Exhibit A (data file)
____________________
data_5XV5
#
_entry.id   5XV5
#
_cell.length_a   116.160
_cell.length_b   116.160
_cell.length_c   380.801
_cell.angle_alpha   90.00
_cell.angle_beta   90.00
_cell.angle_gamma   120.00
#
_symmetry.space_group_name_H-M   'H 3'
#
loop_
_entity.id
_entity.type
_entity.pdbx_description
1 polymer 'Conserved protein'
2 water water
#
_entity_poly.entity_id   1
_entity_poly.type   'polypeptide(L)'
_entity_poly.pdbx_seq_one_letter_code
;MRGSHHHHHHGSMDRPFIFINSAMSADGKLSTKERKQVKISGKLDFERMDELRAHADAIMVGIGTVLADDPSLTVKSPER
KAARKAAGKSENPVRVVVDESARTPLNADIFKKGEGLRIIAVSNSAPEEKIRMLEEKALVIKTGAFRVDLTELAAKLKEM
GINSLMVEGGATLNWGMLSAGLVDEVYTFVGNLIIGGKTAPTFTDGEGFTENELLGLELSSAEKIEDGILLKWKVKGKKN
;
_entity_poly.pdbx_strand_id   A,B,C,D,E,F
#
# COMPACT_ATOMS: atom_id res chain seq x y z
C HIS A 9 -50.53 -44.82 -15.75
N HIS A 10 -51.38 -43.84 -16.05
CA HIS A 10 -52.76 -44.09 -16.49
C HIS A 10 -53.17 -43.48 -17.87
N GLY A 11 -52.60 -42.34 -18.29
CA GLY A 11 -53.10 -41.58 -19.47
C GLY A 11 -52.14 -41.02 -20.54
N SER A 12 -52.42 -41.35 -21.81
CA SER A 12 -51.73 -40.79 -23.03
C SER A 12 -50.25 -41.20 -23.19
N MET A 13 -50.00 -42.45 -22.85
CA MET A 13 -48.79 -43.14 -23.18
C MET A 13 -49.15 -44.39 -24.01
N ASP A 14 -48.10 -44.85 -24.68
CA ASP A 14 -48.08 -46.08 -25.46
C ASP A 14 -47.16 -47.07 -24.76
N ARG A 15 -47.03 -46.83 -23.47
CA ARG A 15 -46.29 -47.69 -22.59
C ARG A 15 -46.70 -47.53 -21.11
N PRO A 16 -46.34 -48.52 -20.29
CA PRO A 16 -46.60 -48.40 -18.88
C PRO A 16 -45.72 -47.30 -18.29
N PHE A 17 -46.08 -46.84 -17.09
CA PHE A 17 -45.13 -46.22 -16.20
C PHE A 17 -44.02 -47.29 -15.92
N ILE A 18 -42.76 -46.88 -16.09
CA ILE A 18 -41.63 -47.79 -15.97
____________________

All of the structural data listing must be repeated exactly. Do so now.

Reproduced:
data_5XV5
#
_entry.id   5XV5
#
_cell.length_a   116.160
_cell.length_b   116.160
_cell.length_c   380.801
_cell.angle_alpha   90.00
_cell.angle_beta   90.00
_cell.angle_gamma   120.00
#
_symmetry.space_group_name_H-M   'H 3'
#
loop_
_entity.id
_entity.type
_entity.pdbx_description
1 polymer 'Conserved protein'
2 water water
#
_entity_poly.entity_id   1
_entity_poly.type   'polypeptide(L)'
_entity_poly.pdbx_seq_one_letter_code
;MRGSHHHHHHGSMDRPFIFINSAMSADGKLSTKERKQVKISGKLDFERMDELRAHADAIMVGIGTVLADDPSLTVKSPER
KAARKAAGKSENPVRVVVDESARTPLNADIFKKGEGLRIIAVSNSAPEEKIRMLEEKALVIKTGAFRVDLTELAAKLKEM
GINSLMVEGGATLNWGMLSAGLVDEVYTFVGNLIIGGKTAPTFTDGEGFTENELLGLELSSAEKIEDGILLKWKVKGKKN
;
_entity_poly.pdbx_strand_id   A,B,C,D,E,F
#
# COMPACT_ATOMS: atom_id res chain seq x y z
C HIS A 9 -50.53 -44.82 -15.75
N HIS A 10 -51.38 -43.84 -16.05
CA HIS A 10 -52.76 -44.09 -16.49
C HIS A 10 -53.17 -43.48 -17.87
N GLY A 11 -52.60 -42.34 -18.29
CA GLY A 11 -53.10 -41.58 -19.47
C GLY A 11 -52.14 -41.02 -20.54
N SER A 12 -52.42 -41.35 -21.81
CA SER A 12 -51.73 -40.79 -23.03
C SER A 12 -50.25 -41.20 -23.19
N MET A 13 -50.00 -42.45 -22.85
CA MET A 13 -48.79 -43.14 -23.18
C MET A 13 -49.15 -44.39 -24.01
N ASP A 14 -48.10 -44.85 -24.68
CA ASP A 14 -48.08 -46.08 -25.46
C ASP A 14 -47.16 -47.07 -24.76
N ARG A 15 -47.03 -46.83 -23.47
CA ARG A 15 -46.29 -47.69 -22.59
C ARG A 15 -46.70 -47.53 -21.11
N PRO A 16 -46.34 -48.52 -20.29
CA PRO A 16 -46.60 -48.40 -18.88
C PRO A 16 -45.72 -47.30 -18.29
N PHE A 17 -46.08 -46.84 -17.09
CA PHE A 17 -45.13 -46.22 -16.20
C PHE A 17 -44.02 -47.29 -15.92
N ILE A 18 -42.76 -46.88 -16.09
CA ILE A 18 -41.63 -47.79 -15.97